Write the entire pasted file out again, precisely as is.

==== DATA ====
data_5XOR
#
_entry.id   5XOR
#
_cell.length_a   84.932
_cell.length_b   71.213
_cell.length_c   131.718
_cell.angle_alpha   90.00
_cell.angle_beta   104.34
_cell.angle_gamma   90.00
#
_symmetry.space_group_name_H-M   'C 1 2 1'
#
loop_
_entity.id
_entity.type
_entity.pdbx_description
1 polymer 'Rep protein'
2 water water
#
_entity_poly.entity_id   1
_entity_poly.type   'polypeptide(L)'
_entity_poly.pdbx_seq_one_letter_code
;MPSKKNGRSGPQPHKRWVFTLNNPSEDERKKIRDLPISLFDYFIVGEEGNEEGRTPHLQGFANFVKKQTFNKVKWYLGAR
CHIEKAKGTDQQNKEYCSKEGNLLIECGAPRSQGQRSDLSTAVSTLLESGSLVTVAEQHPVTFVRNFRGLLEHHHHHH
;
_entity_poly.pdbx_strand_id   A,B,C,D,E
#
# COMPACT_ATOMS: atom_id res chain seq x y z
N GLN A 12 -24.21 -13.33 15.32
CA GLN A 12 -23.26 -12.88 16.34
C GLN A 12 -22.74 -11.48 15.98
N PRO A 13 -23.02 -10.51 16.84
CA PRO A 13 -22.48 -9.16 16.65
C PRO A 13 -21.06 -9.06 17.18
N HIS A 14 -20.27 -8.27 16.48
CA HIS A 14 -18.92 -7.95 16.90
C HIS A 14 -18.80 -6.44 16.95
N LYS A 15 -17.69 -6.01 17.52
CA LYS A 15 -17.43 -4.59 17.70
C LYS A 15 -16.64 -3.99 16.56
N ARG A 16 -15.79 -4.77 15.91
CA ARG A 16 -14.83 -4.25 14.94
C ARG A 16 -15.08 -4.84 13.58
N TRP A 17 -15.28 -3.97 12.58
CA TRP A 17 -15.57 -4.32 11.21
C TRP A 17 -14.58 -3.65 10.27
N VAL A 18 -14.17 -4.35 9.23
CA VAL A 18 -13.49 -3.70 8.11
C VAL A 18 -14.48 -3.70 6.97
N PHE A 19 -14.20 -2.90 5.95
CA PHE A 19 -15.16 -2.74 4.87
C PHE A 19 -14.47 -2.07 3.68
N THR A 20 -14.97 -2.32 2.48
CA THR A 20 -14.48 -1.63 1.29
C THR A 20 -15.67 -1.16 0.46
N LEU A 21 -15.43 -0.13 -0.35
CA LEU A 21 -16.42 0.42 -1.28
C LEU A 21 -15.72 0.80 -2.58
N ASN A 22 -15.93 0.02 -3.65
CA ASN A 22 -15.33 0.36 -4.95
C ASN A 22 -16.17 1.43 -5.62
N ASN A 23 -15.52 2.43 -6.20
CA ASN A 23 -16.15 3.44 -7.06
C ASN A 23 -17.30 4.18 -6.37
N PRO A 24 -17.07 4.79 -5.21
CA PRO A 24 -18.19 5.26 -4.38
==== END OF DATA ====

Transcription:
data_5XOR
#
_entry.id   5XOR
#
_cell.length_a   84.932
_cell.length_b   71.213
_cell.length_c   131.718
_cell.angle_alpha   90.00
_cell.angle_beta   104.34
_cell.angle_gamma   90.00
#
_symmetry.space_group_name_H-M   'C 1 2 1'
#
loop_
_entity.id
_entity.type
_entity.pdbx_description
1 polymer 'Rep protein'
2 water water
#
_entity_poly.entity_id   1
_entity_poly.type   'polypeptide(L)'
_entity_poly.pdbx_seq_one_letter_code
;MPSKKNGRSGPQPHKRWVFTLNNPSEDERKKIRDLPISLFDYFIVGEEGNEEGRTPHLQGFANFVKKQTFNKVKWYLGAR
CHIEKAKGTDQQNKEYCSKEGNLLIECGAPRSQGQRSDLSTAVSTLLESGSLVTVAEQHPVTFVRNFRGLLEHHHHHH
;
_entity_poly.pdbx_strand_id   A,B,C,D,E
#
# COMPACT_ATOMS: atom_id res chain seq x y z
N GLN A 12 -24.21 -13.33 15.32
CA GLN A 12 -23.26 -12.88 16.34
C GLN A 12 -22.74 -11.48 15.98
N PRO A 13 -23.02 -10.51 16.84
CA PRO A 13 -22.48 -9.16 16.65
C PRO A 13 -21.06 -9.06 17.18
N HIS A 14 -20.27 -8.27 16.48
CA HIS A 14 -18.92 -7.95 16.90
C HIS A 14 -18.80 -6.44 16.95
N LYS A 15 -17.69 -6.01 17.52
CA LYS A 15 -17.43 -4.59 17.70
C LYS A 15 -16.64 -3.99 16.56
N ARG A 16 -15.79 -4.77 15.91
CA ARG A 16 -14.83 -4.25 14.94
C ARG A 16 -15.08 -4.84 13.58
N TRP A 17 -15.28 -3.97 12.58
CA TRP A 17 -15.57 -4.32 11.21
C TRP A 17 -14.58 -3.65 10.27
N VAL A 18 -14.17 -4.35 9.23
CA VAL A 18 -13.49 -3.70 8.11
C VAL A 18 -14.48 -3.70 6.97
N PHE A 19 -14.20 -2.90 5.95
CA PHE A 19 -15.16 -2.74 4.87
C PHE A 19 -14.47 -2.07 3.68
N THR A 20 -14.97 -2.32 2.48
CA THR A 20 -14.48 -1.63 1.29
C THR A 20 -15.67 -1.16 0.46
N LEU A 21 -15.43 -0.13 -0.35
CA LEU A 21 -16.42 0.42 -1.28
C LEU A 21 -15.72 0.80 -2.58
N ASN A 22 -15.93 0.02 -3.65
CA ASN A 22 -15.33 0.36 -4.95
C ASN A 22 -16.17 1.43 -5.62
N ASN A 23 -15.52 2.43 -6.20
CA ASN A 23 -16.15 3.44 -7.06
C ASN A 23 -17.30 4.18 -6.37
N PRO A 24 -17.07 4.79 -5.21
CA PRO A 24 -18.19 5.26 -4.38